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Florence Nightingale Letters

[Letter, Norman Chevers to Florence Nightingale, November 13, 1877] Chevers, Norman, 1818-1886 Nov 13, 1877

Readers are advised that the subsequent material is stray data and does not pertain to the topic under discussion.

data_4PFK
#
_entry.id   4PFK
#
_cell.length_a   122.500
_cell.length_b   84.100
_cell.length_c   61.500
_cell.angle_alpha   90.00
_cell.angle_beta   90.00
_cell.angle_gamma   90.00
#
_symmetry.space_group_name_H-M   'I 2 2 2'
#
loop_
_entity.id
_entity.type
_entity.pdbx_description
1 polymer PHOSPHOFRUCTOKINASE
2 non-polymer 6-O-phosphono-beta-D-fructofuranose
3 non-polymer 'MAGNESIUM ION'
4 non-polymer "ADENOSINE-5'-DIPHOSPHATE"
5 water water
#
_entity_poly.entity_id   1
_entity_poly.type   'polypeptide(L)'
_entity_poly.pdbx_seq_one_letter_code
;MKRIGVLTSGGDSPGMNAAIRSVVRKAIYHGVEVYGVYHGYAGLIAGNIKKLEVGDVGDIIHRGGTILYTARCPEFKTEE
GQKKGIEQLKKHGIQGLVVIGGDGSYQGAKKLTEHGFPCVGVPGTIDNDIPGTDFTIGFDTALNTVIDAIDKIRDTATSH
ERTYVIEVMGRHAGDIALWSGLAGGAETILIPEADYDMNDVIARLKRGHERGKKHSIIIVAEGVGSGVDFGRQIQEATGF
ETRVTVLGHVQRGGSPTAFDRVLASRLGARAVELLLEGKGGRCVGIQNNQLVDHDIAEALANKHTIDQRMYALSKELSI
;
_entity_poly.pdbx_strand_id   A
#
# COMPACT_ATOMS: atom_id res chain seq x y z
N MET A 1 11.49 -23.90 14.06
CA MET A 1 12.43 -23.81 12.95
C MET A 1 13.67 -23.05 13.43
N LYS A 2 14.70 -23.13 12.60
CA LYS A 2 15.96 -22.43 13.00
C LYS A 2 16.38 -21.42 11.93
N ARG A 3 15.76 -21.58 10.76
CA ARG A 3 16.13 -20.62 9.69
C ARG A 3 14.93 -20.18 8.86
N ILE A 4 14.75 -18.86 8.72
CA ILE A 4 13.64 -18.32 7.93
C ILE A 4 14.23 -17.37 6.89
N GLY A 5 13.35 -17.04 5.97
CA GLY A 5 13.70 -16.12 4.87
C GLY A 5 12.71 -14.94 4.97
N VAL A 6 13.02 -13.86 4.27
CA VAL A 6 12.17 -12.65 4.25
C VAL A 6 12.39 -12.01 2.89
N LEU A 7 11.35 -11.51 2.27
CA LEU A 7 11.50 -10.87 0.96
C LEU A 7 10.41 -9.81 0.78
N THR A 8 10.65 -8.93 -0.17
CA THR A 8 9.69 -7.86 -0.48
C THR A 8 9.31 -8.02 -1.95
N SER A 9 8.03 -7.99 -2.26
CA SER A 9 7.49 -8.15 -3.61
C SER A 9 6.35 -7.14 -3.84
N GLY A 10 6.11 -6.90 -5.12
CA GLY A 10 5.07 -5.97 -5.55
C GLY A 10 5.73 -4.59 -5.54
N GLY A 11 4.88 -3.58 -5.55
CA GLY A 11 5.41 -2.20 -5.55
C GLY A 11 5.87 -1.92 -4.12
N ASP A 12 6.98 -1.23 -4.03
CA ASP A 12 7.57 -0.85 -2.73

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 32 Tavistock Road, Westbourne park, W. Tuesday November 13th/77 My dear Madam, I am quite unable to acknowledge sufficiently the great care and kindness with which you have considered and acted in this question of St. Thomas's Hospital. Had the result disappointed me, the fact of your generous interposition would have been as it is a true and valid recompense. In the question of this election, however, I have not entertained any strong personal nterest, apart from the very important question at issue. I moved in it at the instigation of a friend, who adds influence to activity, but, having for many years, watched the manner in which City people hold the great medical charities. I never believed that the Governors would admit an outsider. The existing system resembles the slave trade in being full of good points but being vicious in principle and liable to many gross abuses. Thirty years ago Guy's (superficially viewed) worked very fairly under it. While St. Thomas's was – what I attempted to describe in my book. I lost no time in seeing Mr Tompkins, the senior almoner, who told me very candidly the true intentions of the majority of Governors, and suggested that I should withdraw. I said that I did not dread any loss of reputation from defeat & so he promised to bring my application forward on Wednesday; but added that he did not believe that the Governors would allow the application of one who is not a Governor to be read! I think that, by this means the principle mooted by the Lancet & the Medical Times and Gazette will be fairly let forward and that at some extremely distant period. The London Hospitals may have medical treasures. As superintendent, I should do more harm than good. A young physician believing in the old system and obeying its indications might be of some good. Again offering you my heartfelt thanks. Not only for myself but also for my profession. I remain ever gratefully and faithfully yours, Norman Chevers


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